Applying for law

Securing a place to read law can be tough.

At this stage in your application process there are 2 routes to take:

  1. Study law as an undergraduate degree

  2. Take a one year law conversion after any other undergraduate degree

1. The quickest and most common route to qualification is by means of a qualifying law degree

  • The LLB is the most traditional degree. While it allows you to select a limited number of non-law options, you may choose to take all your options in law.
  • By contrast, the BA Law provides greater flexibility- up to a third of your options can be different disciplines. Lawyers with foreign language skills are in demand, so why not consider a law degree with French, German, Spanish or Italian? The single European market is of great significance to solicitors and many firms have established offices in Brussels and other European centres and it is becoming increasingly useful for a solicitor to have language skills.


The National Admissions Test for Law, or LNAT, is run by a consortium of UK universities. It helps universities to make fairer choices among the many highly-qualified applicants who want to join their undergraduate law programmes. The LNAT must be taken by anyone who is applying for 2009 entry (or deferred entry in 2010) to an undergraduate law programme at...
University of Birmingham
University of Bristol
University of Cambridge
Durham University
University of Exeter
University of Glasgow
King's College London
University of Nottingham
University of Oxford
University College London

LNAT registration begins 1 August 2007

UCAS applications begin 1 September 2007

LNAT test sittings from 1 September 2007

 

2.You do not have to take a law degree to become a lawyer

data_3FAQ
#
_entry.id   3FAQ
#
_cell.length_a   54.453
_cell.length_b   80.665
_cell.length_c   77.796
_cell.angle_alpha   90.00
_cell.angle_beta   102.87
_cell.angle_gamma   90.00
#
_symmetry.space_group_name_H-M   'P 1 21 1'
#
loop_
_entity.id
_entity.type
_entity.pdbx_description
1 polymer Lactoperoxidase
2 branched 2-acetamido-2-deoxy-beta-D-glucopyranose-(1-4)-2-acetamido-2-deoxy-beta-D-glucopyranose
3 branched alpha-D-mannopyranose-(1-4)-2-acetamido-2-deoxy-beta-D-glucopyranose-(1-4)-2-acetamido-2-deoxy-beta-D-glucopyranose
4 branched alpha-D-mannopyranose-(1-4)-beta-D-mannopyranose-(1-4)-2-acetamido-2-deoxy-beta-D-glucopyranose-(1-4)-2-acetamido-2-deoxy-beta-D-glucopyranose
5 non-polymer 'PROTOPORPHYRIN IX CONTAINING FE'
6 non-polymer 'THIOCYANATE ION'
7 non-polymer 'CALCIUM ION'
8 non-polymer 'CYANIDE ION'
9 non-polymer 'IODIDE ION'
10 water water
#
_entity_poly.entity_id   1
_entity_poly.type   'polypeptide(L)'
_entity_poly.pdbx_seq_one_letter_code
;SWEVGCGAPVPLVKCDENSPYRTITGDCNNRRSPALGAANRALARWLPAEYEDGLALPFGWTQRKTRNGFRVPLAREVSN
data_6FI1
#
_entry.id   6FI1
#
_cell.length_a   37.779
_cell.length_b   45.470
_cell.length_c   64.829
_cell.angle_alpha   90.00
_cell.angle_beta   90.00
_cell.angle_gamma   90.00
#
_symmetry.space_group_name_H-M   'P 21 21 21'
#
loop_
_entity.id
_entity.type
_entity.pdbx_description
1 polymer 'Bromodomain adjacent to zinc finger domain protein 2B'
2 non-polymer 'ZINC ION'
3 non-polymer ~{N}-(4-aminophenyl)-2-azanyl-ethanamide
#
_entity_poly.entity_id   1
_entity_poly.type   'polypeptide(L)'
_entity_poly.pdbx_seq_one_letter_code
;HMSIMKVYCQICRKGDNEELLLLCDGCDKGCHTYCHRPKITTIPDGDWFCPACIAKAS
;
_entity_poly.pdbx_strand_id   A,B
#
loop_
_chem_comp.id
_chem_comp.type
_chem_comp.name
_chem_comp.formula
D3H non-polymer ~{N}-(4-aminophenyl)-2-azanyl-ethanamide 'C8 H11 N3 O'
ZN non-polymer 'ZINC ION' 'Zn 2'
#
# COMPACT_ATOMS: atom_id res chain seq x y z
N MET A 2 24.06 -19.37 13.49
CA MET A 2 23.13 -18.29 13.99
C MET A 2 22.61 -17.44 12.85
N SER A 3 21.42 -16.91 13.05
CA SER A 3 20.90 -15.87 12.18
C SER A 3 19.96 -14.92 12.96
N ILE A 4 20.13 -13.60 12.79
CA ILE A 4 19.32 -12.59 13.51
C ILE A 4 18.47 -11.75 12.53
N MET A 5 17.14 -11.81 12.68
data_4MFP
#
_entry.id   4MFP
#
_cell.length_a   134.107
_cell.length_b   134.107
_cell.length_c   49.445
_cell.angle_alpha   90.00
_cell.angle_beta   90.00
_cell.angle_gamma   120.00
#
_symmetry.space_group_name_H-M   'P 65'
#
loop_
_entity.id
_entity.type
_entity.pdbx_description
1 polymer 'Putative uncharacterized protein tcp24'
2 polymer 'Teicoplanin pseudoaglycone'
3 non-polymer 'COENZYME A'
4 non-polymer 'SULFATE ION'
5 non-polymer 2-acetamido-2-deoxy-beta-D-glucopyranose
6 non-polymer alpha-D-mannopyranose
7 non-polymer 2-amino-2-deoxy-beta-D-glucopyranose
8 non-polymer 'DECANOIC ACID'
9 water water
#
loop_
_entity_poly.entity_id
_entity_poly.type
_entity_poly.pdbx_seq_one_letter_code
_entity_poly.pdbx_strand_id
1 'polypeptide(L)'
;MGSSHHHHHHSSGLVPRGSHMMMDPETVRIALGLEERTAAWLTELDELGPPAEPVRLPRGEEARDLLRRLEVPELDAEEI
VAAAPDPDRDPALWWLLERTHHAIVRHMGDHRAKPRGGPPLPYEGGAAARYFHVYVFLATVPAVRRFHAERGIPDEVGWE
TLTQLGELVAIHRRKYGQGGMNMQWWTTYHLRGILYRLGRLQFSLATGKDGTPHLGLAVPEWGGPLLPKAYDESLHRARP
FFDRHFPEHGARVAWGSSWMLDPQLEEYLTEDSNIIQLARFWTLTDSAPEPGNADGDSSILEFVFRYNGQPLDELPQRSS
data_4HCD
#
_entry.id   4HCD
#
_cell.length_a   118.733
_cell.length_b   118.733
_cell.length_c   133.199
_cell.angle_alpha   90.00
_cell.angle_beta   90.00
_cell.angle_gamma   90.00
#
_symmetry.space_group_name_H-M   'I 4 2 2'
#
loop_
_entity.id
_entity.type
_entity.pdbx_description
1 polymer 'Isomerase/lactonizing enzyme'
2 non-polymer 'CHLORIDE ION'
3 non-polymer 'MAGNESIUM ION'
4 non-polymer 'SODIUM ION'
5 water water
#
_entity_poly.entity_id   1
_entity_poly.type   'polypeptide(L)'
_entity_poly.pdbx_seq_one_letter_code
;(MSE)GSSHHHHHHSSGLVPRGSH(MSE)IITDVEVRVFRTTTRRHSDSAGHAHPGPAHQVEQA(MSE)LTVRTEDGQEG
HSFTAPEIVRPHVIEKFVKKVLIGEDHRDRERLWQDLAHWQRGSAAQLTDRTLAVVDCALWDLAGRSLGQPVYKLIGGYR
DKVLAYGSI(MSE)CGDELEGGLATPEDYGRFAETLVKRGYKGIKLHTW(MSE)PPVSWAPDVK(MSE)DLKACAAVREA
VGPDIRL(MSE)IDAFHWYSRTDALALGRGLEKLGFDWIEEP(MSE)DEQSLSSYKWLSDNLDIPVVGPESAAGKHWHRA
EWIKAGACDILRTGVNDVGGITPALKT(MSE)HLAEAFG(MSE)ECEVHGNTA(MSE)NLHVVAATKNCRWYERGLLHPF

If you decide to take a degree in a subject other than law, you will have to complete a one-year full-time (or two years part-time) course leading to the Common Professional Examination or the post-graduate Diploma in Law. These courses are offered at a number of institutions, but you should aim for a good class of degree, as competition for places is intense. A good lower second-class degree (2:2) is required by most firms and many demand an upper second (2:1) or first class degree. The course will give you the basic grounding in law, which you need to qualify as a solicitor.

More studying?

After successful completion of the law degree, or CPE, or Diploma in Law, you will have to undertake the Legal Practice Course, which is the professional training for solicitors. This course takes one academic year, or two years if studying law part-time. Again, competition for a place on the LPC is very tough. Good academic grades are essential. The course teaches the practical application of the law to the needs of clients, and is offered by a number of different colleges and universities.


Having successfully completed the Legal Practice Course, you will enter a two-year training contract with a firm of solicitors or other approved organisation (such as a local authority or the Crown Prosecution Service), gaining practical experience in a variety of areas of law. At this stage, you will be paid a salary and will be a trainee solicitor. It is important that you arrange a training contract as early as possible. You can begin to apply in the final year of your degree.

This information and more can be found at Courses and Careers

Ladders2law - a website that has articles to read and advice for students applying to law

Comments